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CORAL PHOTOBIOLOGY STUDIED WITH A NEW IMAGING PULSE AMPLITUDE MODULATED FLUOROMETER1
Article first published online: 28 FEB 2005
Journal of Phycology
Volume 41, Issue 2, pages 335–342, April 2005
How to Cite
Ralph, P. J., Schreiber, U., Gademann, R., Kühl, M. and Larkum, A. W. D. (2005), CORAL PHOTOBIOLOGY STUDIED WITH A NEW IMAGING PULSE AMPLITUDE MODULATED FLUOROMETER. Journal of Phycology, 41: 335–342. doi: 10.1111/j.1529-8817.2005.04034.x
1Received 19 March 2004. Accepted 22 June 2004.
- Issue published online: 8 MAR 2005
- Article first published online: 28 FEB 2005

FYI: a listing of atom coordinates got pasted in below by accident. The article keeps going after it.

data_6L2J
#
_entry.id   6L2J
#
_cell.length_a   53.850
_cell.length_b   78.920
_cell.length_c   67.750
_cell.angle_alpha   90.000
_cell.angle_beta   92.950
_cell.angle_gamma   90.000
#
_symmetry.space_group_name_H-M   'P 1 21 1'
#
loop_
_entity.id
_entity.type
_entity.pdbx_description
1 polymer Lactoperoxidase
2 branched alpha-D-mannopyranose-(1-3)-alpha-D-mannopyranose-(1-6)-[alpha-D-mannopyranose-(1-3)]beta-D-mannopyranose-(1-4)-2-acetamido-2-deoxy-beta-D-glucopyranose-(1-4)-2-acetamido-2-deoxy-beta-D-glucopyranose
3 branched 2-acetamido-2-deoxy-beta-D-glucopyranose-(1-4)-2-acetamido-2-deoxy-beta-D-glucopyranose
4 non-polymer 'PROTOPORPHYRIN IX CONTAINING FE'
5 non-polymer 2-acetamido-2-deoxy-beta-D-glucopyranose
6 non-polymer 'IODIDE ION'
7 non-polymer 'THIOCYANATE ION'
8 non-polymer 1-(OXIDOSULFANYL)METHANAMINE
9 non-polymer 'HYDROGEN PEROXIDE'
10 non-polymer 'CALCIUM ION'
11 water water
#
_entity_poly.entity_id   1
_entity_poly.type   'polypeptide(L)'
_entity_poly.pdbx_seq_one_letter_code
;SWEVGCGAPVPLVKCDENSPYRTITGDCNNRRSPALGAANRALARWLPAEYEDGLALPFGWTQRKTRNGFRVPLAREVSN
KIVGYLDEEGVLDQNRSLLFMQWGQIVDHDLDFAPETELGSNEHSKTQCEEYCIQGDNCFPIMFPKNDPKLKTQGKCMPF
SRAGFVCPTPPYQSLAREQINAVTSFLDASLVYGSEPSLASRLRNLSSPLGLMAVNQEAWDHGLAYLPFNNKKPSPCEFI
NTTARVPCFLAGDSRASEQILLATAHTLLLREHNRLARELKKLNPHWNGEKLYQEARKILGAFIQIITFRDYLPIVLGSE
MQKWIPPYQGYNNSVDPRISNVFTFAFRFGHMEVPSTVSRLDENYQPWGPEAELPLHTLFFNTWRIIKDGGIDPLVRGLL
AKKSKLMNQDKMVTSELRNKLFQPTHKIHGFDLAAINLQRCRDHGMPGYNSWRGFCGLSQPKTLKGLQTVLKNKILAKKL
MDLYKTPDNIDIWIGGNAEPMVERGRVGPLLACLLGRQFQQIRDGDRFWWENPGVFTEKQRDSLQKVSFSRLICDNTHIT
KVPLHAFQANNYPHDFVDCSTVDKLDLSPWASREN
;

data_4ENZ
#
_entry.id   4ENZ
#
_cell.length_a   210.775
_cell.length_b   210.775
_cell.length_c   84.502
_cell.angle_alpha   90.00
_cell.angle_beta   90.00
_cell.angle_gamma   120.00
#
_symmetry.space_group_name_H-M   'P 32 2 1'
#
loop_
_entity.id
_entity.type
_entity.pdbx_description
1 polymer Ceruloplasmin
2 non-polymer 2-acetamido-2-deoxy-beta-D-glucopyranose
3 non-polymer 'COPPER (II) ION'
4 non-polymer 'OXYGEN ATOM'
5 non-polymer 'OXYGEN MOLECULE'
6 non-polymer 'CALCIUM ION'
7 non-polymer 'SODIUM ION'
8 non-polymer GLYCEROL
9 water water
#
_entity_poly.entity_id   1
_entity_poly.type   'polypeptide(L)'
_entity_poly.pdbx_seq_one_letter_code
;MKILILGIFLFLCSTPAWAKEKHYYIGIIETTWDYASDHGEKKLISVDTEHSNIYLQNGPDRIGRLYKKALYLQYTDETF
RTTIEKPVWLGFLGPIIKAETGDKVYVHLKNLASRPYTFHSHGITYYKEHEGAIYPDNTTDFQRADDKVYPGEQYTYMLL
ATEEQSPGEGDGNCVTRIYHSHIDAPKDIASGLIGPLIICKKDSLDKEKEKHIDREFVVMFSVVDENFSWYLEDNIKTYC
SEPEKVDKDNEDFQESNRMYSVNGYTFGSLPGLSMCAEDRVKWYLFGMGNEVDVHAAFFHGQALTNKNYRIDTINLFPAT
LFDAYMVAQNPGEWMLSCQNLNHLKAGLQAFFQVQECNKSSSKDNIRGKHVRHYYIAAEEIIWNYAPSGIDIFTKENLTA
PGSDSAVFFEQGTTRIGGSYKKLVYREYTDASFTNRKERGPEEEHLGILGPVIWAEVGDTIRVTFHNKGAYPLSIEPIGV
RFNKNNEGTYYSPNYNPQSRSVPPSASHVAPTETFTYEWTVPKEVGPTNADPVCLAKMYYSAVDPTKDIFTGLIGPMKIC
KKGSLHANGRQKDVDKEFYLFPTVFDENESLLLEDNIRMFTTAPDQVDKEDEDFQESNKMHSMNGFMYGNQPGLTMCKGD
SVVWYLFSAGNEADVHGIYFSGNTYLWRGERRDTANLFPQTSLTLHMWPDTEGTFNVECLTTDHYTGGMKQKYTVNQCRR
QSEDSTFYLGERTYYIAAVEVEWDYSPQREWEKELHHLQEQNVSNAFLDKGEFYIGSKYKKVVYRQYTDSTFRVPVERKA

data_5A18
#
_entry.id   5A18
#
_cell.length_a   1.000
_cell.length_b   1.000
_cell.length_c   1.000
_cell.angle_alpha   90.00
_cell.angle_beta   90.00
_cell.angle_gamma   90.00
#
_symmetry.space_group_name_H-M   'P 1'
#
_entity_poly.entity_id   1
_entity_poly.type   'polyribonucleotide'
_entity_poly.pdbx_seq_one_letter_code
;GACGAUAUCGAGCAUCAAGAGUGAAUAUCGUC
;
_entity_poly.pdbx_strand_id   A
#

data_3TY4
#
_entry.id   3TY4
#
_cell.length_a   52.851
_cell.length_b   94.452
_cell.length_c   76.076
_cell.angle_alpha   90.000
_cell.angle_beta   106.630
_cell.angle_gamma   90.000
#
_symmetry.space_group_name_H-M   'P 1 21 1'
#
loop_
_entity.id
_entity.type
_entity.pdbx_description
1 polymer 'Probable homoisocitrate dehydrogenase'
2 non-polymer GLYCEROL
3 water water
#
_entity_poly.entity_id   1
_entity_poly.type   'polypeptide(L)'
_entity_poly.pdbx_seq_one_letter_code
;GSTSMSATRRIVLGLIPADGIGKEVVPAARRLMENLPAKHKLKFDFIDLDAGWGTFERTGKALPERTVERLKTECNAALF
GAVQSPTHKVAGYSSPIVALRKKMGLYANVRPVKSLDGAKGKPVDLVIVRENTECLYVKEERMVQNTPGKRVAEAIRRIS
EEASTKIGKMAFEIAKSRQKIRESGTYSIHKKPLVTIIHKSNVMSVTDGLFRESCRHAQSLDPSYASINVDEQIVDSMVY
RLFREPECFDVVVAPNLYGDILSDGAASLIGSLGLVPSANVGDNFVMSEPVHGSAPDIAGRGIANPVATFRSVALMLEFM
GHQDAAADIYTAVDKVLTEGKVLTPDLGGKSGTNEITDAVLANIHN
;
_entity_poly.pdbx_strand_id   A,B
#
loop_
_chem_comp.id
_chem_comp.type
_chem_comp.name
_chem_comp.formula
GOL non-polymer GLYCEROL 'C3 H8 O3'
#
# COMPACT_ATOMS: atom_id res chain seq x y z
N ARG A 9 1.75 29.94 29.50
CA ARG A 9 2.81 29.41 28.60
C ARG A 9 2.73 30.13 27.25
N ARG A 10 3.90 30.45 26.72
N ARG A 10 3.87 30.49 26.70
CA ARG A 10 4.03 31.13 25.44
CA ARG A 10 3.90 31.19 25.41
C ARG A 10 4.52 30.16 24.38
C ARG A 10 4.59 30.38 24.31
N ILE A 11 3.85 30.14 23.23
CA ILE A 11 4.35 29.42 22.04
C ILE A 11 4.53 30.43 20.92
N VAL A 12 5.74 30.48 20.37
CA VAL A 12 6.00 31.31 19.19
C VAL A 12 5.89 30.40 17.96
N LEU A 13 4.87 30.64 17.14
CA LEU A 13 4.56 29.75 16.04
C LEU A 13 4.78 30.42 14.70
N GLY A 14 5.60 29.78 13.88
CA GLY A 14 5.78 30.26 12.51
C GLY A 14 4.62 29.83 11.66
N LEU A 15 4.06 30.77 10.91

A new high-resolution imaging fluorometer (Imaging-PAM) was used to identify heterogeneity of photosynthetic activity across the surface of corals. Three species were examined: Acropora nobilis Dana (branching), Goniastrea australiensis Edwards & Haime (massive), and Pavona decussata Dana (plate). Images of fluorescence parameters (F, Fm′, effective quantum yield, optimal quantum yield, electron transport rate, relative photosynthetic rate, and non-photochemical quenching) allowed heterogeneity to be detected in terms of position on colony and indicated that the photosynthetic activity of polyp and coenosarc tissues responded differently to changing light for all three species. The Imaging-PAM offers a special routine, with which images of PAR absorption (absorptivity) are obtained. In this way, for the first time it has become possible to derive images of the relative photosynthesis rate. Polyps had a lower PAR absorptivity than coenosarc tissue for A. nobilis and P. decussata, whereas G. australiensis showed the opposite pattern. Acropora nobilis showed heterogeneity along the longitudinal axis of the branch, which could be differentiated from the effect of variations in illumination across the rugose and curved surface. Diel changes were apparent and influenced the longitudinal heterogeneity along the A. nobilis branch. Images were also obtained showing the degree of photoinhibition caused by high-light stress across a coral surface at a hitherto unobtainable level of resolution.